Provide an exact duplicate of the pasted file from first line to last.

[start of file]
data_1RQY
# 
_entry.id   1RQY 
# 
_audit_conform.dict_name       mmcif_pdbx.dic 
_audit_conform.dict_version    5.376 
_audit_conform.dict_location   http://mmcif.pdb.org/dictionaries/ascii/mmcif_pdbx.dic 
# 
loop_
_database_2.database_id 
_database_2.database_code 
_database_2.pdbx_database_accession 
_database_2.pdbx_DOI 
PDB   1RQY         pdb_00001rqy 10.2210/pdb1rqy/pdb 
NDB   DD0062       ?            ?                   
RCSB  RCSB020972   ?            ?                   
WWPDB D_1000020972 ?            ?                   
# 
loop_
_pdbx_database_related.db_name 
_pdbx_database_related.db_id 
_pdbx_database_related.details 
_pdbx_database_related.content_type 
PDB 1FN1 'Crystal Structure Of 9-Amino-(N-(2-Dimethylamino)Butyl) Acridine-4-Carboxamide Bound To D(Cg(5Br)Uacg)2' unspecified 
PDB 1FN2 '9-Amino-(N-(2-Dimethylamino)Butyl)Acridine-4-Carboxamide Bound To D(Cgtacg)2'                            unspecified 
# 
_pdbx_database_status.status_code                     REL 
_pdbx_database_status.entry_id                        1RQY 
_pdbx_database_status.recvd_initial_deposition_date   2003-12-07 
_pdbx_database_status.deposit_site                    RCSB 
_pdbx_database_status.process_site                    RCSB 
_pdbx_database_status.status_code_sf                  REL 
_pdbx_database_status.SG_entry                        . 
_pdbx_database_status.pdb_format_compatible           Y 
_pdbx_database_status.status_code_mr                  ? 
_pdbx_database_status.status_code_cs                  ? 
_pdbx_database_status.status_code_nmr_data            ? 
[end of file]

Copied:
data_1RQY
# 
_entry.id   1RQY 
# 
_audit_conform.dict_name       mmcif_pdbx.dic 
_audit_conform.dict_version    5.376 
_audit_conform.dict_location   http://mmcif.pdb.org/dictionaries/ascii/mmcif_pdbx.dic 
# 
loop_
_database_2.database_id 
_database_2.database_code 
_database_2.pdbx_database_accession 
_database_2.pdbx_DOI 
PDB   1RQY         pdb_00001rqy 10.2210/pdb1rqy/pdb 
NDB   DD0062       ?            ?                   
RCSB  RCSB020972   ?            ?                   
WWPDB D_1000020972 ?            ?                   
# 
loop_
_pdbx_database_related.db_name 
_pdbx_database_related.db_id 
_pdbx_database_related.details 
_pdbx_database_related.content_type 
PDB 1FN1 'Crystal Structure Of 9-Amino-(N-(2-Dimethylamino)Butyl) Acridine-4-Carboxamide Bound To D(Cg(5Br)Uacg)2' unspecified 
PDB 1FN2 '9-Amino-(N-(2-Dimethylamino)Butyl)Acridine-4-Carboxamide Bound To D(Cgtacg)2'                            unspecified 
# 
_pdbx_database_status.status_code                     REL 
_pdbx_database_status.entry_id                        1RQY 
_pdbx_database_status.recvd_initial_deposition_date   2003-12-07 
_pdbx_database_status.deposit_site                    RCSB 
_pdbx_database_status.process_site                    RCSB 
_pdbx_database_status.status_code_sf                  REL 
_pdbx_database_status.SG_entry                        . 
_pdbx_database_status.pdb_format_compatible           Y 
_pdbx_database_status.status_code_mr                  ? 
_pdbx_database_status.status_code_cs                  ? 
_pdbx_database_status.status_code_nmr_data            ? 